But the FamZoo card isn’t just for teenagers. It can be a great way for families to create a digital “envelope budgeting” system. Traditional envelope budgeting is a way to budget by dividing your available cash into an envelope for each spending category.

FamZoo allows you to create virtual envelopes, called “IOU accounts”, to replace the envelopes. You can create an IOU account for each of your budget categories. When the money’s gone, that’s the end of your spending for that category.

FamZoo even allows users to split deposits, like your paycheck, automatically making it even easier.

Using Linked Cards for Budget Categories

Similar to the FamZoo virtual accounts, some prepaid cards let you use separate physical cards for your budget categories.

Akimbo Prepaid Mastercard

The Akimbo Prepaid Mastercard takes the approach of subaccounts to help its cardholders manager budgets. Each subaccount is associated with a physical card. You can even name the card according to the subaccount–like “Groceries” or “Entertainment.”

The ability to name cards and track spending in each subaccount from one main portal makes it easy to get a complete picture of an envelope type budgeting system. The downside is that it involves a little juggling using multiple cards.

While Akimbo has no limit on subaccounts, only the first subaccount card is free. Each subsequent card has a $4.95 creation fee.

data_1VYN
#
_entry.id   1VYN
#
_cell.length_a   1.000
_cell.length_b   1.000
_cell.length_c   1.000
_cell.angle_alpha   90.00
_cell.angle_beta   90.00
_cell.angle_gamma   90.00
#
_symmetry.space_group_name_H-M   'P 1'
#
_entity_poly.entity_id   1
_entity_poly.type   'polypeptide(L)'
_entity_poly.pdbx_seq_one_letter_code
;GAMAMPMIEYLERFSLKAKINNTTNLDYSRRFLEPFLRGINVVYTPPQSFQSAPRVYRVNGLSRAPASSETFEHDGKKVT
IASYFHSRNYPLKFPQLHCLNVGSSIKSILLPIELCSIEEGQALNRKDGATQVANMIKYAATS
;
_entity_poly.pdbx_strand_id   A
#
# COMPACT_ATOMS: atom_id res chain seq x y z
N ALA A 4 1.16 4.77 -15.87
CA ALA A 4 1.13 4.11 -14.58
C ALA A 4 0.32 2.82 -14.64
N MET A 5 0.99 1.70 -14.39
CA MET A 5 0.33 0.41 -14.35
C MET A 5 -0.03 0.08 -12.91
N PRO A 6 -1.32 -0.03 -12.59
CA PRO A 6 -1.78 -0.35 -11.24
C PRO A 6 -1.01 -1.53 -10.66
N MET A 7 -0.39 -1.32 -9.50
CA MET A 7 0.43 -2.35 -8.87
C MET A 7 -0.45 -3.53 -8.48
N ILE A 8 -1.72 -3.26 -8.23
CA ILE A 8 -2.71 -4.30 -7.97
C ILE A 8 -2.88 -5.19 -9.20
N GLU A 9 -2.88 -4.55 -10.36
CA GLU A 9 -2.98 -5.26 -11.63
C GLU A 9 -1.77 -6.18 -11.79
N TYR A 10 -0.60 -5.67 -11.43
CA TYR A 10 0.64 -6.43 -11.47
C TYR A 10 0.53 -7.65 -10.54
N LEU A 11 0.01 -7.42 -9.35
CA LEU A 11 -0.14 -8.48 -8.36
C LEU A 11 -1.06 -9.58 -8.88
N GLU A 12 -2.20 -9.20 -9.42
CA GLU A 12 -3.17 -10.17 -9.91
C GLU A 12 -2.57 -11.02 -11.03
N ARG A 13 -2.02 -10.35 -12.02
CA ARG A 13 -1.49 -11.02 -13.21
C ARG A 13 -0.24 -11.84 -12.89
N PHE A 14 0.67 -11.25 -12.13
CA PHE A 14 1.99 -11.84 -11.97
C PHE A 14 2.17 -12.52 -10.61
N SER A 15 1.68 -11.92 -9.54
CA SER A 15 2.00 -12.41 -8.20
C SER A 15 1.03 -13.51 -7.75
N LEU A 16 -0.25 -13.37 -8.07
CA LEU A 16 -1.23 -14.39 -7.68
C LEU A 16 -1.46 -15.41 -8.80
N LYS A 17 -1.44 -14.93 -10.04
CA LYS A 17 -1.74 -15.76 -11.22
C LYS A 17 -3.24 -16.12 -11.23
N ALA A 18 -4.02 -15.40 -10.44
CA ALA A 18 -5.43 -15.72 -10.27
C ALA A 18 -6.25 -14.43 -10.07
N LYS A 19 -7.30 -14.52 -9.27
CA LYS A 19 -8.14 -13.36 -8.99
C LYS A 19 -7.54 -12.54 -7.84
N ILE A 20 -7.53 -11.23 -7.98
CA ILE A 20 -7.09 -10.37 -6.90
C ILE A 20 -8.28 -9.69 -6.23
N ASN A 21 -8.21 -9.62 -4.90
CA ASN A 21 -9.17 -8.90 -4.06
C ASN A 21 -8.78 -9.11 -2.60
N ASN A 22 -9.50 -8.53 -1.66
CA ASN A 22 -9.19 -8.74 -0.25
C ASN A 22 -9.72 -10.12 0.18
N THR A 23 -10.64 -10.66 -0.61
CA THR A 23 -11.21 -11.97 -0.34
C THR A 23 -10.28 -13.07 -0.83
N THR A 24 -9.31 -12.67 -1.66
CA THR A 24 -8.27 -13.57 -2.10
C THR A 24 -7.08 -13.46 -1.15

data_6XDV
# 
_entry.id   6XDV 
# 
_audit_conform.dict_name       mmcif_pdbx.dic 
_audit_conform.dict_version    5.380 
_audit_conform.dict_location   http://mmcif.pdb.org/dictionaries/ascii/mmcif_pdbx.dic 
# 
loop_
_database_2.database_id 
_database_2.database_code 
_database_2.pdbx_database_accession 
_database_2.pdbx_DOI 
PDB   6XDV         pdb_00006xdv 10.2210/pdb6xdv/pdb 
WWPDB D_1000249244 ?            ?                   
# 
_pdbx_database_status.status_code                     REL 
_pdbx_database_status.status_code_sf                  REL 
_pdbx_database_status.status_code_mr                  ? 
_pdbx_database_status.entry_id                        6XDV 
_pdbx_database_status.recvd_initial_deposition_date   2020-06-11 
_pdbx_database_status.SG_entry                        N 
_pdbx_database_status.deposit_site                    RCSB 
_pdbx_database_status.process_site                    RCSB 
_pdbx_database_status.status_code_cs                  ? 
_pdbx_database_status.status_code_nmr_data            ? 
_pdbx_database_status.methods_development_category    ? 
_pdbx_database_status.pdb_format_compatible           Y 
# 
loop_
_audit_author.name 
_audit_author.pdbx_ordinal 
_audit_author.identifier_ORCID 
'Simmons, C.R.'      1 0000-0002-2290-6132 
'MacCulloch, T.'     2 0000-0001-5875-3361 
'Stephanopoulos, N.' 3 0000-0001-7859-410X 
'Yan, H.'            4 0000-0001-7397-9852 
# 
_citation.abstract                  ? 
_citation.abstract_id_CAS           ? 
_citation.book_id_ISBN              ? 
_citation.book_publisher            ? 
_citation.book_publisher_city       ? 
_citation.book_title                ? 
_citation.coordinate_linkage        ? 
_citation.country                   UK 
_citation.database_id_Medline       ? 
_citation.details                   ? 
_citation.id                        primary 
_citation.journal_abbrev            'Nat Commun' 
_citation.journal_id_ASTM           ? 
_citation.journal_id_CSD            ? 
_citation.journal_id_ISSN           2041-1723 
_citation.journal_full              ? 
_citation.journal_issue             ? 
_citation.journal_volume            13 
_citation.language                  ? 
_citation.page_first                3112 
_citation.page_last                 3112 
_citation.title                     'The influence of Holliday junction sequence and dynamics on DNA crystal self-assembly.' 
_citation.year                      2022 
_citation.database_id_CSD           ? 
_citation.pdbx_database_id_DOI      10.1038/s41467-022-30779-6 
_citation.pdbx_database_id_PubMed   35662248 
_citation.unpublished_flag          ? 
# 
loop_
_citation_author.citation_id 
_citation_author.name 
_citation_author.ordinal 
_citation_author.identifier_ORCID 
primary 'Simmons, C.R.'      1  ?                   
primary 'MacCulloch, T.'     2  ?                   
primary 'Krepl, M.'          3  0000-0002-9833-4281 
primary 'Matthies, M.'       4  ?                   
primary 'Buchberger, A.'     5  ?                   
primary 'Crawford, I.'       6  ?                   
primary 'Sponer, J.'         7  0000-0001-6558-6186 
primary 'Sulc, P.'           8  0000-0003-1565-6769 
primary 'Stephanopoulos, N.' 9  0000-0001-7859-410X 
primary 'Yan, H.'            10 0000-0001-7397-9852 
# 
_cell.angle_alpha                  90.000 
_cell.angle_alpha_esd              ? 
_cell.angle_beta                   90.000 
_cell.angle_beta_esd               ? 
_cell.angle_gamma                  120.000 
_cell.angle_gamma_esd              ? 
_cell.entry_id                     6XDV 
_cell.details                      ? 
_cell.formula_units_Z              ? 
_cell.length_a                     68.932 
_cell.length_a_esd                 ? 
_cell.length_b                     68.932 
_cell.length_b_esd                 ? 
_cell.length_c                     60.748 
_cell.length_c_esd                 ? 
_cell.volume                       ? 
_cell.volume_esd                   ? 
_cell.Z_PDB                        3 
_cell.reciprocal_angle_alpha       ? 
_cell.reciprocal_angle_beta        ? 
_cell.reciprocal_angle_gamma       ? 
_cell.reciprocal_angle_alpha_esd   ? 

American Express Serve

The American Express Serve prepaid card has a similar approach to Akimbo. Serve allows users to create up to four subaccounts, with a separate card for each. If you’re only looking to manage a few spending categories with your prepaid card, the Serve card might be the ticket. Adding subaccounts to has no fee and users can instantly fund the subaccounts from the online portal or mobile app.

Be aware that subaccounts can’t use the Serve bill pay feature or transfer money between subaccounts. All loads will go directly to the main card and need to be manually transferred to subaccounts.

A Final Word

A prepaid card can help you tackle some budgeting basics–like reviewing spending, setting savings targets, and staying within spending limits.

Tools are helpful, but all successful budgets require commitment. Prepaid cards can be good tools to help steer your budget in the right direction. But you still need to be in the driver’s seat.